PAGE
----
Shul Jews: Thoughts for Shabbat Vayakhel-Pekudei


What role does the synagogue play in people’s lives? Here are several models.

The ‘hospital’ synagogue: This refers to people who come to the synagogue in emergencies — at a time of crisis, illness, death of a loved one. Normally, they avoid the synagogue; but they turn to it in moments of need. The synagogue is akin to a hospital — a place they generally avoid, and only attend in dire situations.

The ‘museum’ synagogue: This refers to those who visit the synagogue for the nostalgic qualities it offers. They enjoy experiencing the old relics of religion, and feel culturally enriched by their visits. They attend on holidays or other special occasions, as a social/cultural obligation. The synagogue is akin to a museum, a building that houses old things and old memories.

The ‘entertainment hall’ synagogue: This refers to those who attend synagogue because they have a good time there; they meet friends; they hear nice music; they listen to a sermon; they enjoy the kiddush following services. They want the synagogue to entertain them, to come up with new melodies and new programs. If the synagogue ceases to entertain them, they stop attending, or they go to another synagogue that they find more entertaining.

While the above models each has its role, the following model is the most important.

The ‘sacfed space’ synagoguge: This refers to those who are seeking communion with the eternal, ineffable G-d. They come to synagogue often, and in a spirit of yearning. When they enter the sanctuary, they feel the power of the “sacred space.” They sit humbly, quietly, thoughtfully. They absorb the atmosphere; they savor their words of prayer; they lose themselves in meditation. They have not come to synagogue because of an emergency crisis; nor to experience the museum-like qualities; nor to be entertained. They have come for something far different: they have come to commune with G-d, to understand themselves, and transcend themselves.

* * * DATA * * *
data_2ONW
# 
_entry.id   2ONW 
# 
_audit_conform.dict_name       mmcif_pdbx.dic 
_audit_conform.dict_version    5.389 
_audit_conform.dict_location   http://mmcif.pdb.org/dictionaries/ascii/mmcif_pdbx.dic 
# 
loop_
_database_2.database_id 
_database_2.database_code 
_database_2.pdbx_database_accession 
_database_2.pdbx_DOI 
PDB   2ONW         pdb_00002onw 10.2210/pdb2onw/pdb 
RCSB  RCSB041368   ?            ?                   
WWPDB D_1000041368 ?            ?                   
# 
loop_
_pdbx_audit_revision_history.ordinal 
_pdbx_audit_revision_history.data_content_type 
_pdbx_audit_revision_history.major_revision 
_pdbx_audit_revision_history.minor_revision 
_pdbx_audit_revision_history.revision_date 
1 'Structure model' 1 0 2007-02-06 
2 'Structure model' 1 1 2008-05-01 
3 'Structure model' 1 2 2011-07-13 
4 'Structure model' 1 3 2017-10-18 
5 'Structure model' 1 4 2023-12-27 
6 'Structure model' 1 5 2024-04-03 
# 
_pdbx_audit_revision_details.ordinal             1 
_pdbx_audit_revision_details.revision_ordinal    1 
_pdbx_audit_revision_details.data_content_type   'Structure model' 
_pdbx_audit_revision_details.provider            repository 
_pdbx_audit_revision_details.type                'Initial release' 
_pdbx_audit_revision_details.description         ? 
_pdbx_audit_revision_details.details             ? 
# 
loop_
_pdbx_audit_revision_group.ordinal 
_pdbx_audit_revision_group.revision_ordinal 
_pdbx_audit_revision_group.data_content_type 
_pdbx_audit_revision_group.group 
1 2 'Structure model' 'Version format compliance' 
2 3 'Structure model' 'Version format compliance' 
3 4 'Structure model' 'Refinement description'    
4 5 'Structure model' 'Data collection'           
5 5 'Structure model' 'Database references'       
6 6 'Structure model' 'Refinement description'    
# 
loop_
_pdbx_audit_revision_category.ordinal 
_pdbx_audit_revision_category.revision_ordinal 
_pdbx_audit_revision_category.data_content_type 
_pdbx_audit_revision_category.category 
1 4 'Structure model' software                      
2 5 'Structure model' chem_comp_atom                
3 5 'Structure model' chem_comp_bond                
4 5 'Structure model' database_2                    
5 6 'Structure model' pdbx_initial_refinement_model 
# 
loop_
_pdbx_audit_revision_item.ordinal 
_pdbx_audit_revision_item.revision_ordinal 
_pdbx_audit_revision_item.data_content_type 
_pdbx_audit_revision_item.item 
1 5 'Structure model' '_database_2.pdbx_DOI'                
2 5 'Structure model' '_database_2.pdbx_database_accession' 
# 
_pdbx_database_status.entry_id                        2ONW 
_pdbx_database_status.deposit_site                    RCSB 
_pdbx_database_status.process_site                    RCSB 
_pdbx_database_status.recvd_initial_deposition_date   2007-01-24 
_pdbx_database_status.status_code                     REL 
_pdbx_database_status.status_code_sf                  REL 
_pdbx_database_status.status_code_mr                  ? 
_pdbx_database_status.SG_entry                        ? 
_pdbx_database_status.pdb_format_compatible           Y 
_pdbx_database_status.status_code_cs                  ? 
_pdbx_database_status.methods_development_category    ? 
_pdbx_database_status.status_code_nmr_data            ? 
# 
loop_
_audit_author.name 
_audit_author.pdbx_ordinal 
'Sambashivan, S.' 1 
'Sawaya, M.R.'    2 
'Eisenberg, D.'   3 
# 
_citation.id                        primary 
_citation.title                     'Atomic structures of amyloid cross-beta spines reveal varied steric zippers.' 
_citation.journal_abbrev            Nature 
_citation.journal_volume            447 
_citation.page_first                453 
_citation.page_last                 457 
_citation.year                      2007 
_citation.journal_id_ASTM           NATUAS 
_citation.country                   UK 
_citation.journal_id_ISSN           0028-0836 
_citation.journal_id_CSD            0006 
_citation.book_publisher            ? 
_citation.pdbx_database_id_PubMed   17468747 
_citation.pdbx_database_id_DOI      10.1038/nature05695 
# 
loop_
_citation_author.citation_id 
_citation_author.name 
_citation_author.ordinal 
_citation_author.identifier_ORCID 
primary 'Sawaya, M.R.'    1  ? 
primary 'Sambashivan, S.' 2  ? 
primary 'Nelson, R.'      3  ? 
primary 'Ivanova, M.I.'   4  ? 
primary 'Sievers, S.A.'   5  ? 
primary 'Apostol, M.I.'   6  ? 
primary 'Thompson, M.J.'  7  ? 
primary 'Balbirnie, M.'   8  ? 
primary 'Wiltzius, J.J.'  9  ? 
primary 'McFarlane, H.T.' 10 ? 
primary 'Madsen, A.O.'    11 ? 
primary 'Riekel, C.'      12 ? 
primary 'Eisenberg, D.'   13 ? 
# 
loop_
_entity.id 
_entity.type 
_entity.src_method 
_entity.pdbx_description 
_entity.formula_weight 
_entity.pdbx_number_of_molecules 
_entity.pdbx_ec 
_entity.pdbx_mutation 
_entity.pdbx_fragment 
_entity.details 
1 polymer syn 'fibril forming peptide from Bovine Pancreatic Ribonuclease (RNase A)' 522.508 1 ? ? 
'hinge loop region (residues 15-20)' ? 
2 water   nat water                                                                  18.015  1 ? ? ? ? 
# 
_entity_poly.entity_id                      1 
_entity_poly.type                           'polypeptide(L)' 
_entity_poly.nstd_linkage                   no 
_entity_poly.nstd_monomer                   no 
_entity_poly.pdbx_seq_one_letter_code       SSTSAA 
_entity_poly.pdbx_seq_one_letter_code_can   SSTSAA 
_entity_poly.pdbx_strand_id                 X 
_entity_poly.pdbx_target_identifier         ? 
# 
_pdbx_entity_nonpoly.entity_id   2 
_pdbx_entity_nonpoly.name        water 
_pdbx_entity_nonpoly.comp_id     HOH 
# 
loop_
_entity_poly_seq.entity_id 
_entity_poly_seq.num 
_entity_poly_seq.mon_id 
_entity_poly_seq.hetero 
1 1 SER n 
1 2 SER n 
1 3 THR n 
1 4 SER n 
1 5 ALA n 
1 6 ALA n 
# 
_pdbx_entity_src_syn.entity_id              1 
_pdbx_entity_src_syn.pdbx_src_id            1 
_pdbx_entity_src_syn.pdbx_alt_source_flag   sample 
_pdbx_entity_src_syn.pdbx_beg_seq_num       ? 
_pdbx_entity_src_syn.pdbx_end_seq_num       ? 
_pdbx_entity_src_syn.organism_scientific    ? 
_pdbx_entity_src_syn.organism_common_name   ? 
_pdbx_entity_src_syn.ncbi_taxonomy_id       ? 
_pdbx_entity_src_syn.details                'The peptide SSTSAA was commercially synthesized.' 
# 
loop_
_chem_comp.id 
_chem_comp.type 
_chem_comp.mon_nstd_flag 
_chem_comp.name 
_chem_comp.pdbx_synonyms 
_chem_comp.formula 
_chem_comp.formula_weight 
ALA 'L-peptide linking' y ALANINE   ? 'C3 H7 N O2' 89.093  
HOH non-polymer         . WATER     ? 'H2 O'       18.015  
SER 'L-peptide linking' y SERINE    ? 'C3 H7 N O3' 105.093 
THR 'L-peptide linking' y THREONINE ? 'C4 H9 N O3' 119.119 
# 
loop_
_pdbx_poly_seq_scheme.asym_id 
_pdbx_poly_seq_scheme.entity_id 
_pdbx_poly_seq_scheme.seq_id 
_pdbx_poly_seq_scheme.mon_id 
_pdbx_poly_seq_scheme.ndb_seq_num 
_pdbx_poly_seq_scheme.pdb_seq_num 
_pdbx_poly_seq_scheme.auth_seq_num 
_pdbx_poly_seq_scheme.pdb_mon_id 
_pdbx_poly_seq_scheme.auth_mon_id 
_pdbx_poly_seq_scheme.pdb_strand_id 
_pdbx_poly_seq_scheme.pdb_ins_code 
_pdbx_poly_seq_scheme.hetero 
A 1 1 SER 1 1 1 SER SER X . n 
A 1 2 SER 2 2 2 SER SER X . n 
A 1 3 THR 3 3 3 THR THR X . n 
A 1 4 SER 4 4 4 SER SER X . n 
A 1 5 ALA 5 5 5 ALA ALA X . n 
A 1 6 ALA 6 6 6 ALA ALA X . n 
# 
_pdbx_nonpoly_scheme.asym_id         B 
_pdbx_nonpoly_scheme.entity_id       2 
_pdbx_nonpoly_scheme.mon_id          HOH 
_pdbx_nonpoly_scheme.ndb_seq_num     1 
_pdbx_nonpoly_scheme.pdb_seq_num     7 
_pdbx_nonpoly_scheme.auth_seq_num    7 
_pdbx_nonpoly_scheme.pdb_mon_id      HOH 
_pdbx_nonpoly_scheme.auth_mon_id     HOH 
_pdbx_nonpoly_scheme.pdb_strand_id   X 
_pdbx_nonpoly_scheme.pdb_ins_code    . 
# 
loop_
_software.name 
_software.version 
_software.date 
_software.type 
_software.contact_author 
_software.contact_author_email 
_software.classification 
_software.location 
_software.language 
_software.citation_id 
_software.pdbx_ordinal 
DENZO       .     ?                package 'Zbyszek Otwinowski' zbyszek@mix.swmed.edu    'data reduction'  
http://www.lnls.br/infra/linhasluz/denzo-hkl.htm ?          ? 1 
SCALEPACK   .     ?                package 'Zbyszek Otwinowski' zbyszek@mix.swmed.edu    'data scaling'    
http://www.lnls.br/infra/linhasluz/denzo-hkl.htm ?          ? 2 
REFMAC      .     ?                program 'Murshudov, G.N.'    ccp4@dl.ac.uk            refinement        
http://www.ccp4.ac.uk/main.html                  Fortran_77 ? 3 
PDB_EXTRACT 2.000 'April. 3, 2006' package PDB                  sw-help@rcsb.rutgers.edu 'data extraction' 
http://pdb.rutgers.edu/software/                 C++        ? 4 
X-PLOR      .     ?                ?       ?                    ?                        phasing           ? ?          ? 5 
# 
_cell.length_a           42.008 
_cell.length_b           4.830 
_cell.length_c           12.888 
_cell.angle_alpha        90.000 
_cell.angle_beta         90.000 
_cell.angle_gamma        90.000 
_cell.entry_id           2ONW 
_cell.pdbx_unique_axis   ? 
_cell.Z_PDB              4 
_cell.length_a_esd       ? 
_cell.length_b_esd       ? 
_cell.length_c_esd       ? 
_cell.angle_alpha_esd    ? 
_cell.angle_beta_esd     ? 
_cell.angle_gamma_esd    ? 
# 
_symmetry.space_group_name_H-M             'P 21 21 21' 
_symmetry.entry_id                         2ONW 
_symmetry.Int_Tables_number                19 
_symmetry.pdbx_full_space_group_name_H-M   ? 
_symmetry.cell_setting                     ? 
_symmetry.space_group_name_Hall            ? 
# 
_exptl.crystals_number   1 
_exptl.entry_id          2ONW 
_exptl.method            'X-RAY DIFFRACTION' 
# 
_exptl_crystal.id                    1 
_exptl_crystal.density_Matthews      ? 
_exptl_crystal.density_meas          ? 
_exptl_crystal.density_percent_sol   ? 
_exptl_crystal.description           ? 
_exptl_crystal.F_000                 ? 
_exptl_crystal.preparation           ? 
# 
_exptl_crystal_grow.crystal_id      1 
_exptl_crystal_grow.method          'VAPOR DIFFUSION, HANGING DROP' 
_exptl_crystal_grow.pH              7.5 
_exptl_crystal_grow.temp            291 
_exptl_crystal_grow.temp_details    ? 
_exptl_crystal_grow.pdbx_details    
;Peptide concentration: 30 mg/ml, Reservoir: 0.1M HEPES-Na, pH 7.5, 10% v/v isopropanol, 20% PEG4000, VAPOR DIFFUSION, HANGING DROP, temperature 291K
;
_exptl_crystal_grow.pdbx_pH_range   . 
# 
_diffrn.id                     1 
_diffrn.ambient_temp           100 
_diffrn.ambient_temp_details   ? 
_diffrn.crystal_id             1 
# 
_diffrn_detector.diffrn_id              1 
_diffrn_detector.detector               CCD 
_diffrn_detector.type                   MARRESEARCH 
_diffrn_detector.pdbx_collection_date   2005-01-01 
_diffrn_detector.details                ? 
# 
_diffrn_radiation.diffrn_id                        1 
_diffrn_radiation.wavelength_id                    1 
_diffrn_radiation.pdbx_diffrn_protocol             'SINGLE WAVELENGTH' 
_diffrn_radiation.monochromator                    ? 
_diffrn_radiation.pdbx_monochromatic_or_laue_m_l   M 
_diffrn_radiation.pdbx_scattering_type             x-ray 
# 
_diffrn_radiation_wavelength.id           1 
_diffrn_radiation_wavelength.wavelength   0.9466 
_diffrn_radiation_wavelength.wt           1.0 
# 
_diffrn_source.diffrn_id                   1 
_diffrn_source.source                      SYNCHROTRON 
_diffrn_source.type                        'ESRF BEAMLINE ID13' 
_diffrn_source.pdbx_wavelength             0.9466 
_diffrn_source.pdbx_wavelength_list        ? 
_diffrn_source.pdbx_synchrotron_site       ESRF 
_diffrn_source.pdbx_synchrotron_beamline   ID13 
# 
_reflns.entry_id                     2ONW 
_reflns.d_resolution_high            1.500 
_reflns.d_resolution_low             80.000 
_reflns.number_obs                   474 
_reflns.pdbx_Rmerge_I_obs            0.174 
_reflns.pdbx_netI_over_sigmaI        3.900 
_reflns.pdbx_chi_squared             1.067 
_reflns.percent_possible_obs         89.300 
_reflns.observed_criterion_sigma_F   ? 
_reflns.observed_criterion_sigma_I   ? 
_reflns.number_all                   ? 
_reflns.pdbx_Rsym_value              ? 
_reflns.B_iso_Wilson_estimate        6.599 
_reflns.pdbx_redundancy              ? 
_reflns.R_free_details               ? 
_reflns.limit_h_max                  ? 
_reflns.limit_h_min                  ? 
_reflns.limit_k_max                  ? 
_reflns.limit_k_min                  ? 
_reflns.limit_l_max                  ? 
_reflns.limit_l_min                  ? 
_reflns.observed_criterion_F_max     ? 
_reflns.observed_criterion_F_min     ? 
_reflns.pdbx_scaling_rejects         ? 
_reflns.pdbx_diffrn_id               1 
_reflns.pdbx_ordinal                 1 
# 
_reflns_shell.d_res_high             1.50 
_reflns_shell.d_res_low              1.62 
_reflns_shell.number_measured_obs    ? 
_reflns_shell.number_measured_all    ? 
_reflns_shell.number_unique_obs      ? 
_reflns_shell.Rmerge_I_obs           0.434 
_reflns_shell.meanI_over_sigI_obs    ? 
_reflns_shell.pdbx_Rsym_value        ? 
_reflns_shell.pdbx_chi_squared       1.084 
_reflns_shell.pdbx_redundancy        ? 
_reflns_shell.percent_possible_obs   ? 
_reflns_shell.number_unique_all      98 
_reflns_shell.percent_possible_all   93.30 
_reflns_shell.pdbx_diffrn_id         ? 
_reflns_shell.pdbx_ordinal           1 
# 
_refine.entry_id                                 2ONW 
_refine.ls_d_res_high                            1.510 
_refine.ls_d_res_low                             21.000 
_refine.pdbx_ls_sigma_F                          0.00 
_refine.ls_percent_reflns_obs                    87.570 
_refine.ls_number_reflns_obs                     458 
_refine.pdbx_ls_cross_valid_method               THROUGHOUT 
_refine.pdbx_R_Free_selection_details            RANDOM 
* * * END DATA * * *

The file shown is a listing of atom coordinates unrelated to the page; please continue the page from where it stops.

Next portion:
The Torah portions of recent weeks have focused on the building of the Mishkan, the wilderness sanctuary of the ancient Israelites. G-d commanded the building of the sanctuary so that “I may dwell among them.” A sanctuary is a sacred space: it is sacred by virtue of our sanctifying it, and our receptivity to having G-d dwell among us.

When we enter a synagogue, we should do so reverently, humbly, thoughtfully. The synagogue is not a hospital, or a museum, or an entertainment hall. It is a sacred space. “Happy are those who dwell in the house of the L-rd.” Having the proper mindset is essential to a meaningful synagogue experience.

If we understand what it is to be in a sacred space, we begin to understand what it means to have G-d dwell among us — and within us.

Rabbi Angel is interim spiritual leader of the Lido Beach Synagogue and rabbi emeritus of the Spanish and Portuguese Synagogue.